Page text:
Jc Higgins Model 88 Serial Number Lookup
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In 1957 a snub-nose model of the Sentinel was introduced, with a rounded butt on the grip. The early guns had a bobbed hammer, through about 1960, after which they featured a spur hammer. The blued version was Model #9144 and the nickeled version was Model #9145. Color finishes in gold (Model #9161), turquoise (Model #9162), and pink (Model #9163), known as Dura -Tone colors, were offered for the snub-barrel Sentinels. The Dura-Tone guns came in a deluxe presentation case and had white faux ivory grips. In 1967 when the R-108 series began the snub-nose models were given different model numbers, the blued one being Model #9344 and the nickeled one being Model #9345.
Occasionally guns found at or near the scene of a shooting or taken from a suspect will have had the serial number removed either by filing or, less frequently, by grinding. The serial numbers on stolen guns are also frequently removed. The practice of removing serial numbers is not as popular among criminals as it once was as they have now learned that their efforts are futile.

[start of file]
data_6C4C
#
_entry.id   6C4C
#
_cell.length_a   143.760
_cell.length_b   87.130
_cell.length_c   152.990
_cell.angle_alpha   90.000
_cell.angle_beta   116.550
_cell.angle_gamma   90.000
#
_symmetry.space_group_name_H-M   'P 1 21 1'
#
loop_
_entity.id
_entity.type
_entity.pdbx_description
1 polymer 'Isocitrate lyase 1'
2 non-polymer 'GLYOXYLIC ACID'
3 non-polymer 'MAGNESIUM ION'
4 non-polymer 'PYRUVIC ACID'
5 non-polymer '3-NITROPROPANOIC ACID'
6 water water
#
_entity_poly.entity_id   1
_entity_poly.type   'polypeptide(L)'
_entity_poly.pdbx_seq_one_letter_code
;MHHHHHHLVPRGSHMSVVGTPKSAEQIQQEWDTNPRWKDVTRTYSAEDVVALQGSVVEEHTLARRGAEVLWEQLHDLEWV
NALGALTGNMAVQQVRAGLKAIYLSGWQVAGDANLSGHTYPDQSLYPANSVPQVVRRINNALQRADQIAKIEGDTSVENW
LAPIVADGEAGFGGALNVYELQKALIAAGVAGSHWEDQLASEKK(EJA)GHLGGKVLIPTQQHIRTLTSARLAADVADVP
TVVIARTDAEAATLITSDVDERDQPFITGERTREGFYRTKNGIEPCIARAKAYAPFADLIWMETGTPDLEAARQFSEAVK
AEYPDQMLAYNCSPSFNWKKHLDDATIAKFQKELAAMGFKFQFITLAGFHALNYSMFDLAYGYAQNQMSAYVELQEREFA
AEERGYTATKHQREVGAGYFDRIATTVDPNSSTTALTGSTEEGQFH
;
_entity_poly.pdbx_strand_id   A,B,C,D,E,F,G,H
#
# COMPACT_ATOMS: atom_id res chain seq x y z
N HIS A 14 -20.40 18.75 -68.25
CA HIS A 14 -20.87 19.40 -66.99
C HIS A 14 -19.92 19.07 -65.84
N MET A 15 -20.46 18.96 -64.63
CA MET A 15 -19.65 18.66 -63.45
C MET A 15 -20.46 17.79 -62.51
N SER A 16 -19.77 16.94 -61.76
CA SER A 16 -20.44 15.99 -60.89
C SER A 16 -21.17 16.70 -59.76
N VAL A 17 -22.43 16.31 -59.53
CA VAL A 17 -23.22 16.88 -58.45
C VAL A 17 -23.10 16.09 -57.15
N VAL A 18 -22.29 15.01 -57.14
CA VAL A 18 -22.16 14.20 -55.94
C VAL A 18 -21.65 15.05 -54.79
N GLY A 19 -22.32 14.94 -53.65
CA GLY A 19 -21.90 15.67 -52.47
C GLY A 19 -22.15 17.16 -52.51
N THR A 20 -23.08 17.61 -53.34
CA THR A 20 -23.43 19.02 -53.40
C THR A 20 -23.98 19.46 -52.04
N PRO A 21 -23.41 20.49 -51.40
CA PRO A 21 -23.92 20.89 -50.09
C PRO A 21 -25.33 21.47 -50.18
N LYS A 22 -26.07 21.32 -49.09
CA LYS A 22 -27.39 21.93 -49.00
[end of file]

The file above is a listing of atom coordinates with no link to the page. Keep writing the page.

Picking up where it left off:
When a gun is brought to the laboratory for the restoration of a serial number the first thing to do is to examine the gun both inside and out to see whether any such number is present. Often times with suitable illumination and some magnification the number can be discovered and deciphered, particularly if the surface is wetted.
Many cases can be solved quite simply, particularly for some makes of revolvers, by removing the grip plates and examining the frame where the number may be stamped. If this fails, the inside of the grip plates may show a pencilled serial number. Disassembly of the gun may reveal serial numbers in several places, depending on the make of the gun. In automatics of foreign make the last three digits of the serial number are often placed on the barrel, but seldom does the entire number appear there-unless it is a two or.three-digit number. Oftentimes, on the other hand, the number on the barrel may bear no relation to the serial number, so one must not assume that because a number is there it necessarily is a part of a serial number. So, instead of being helpful in interpreting a serial number that comes out faintly upon etching it may add to the confusion. It may or it may not help. One must be familiar with the practice of the manufacturer of that make of gun.
*For information on the location of serial numbers on various automatic pistols see The Identification of Pistols by Serial Numbers and Other Markings, by V. Krcma. Jour. of Forensic Sciences, Vol. 6, p 479 (1961). 2b1af7f3a8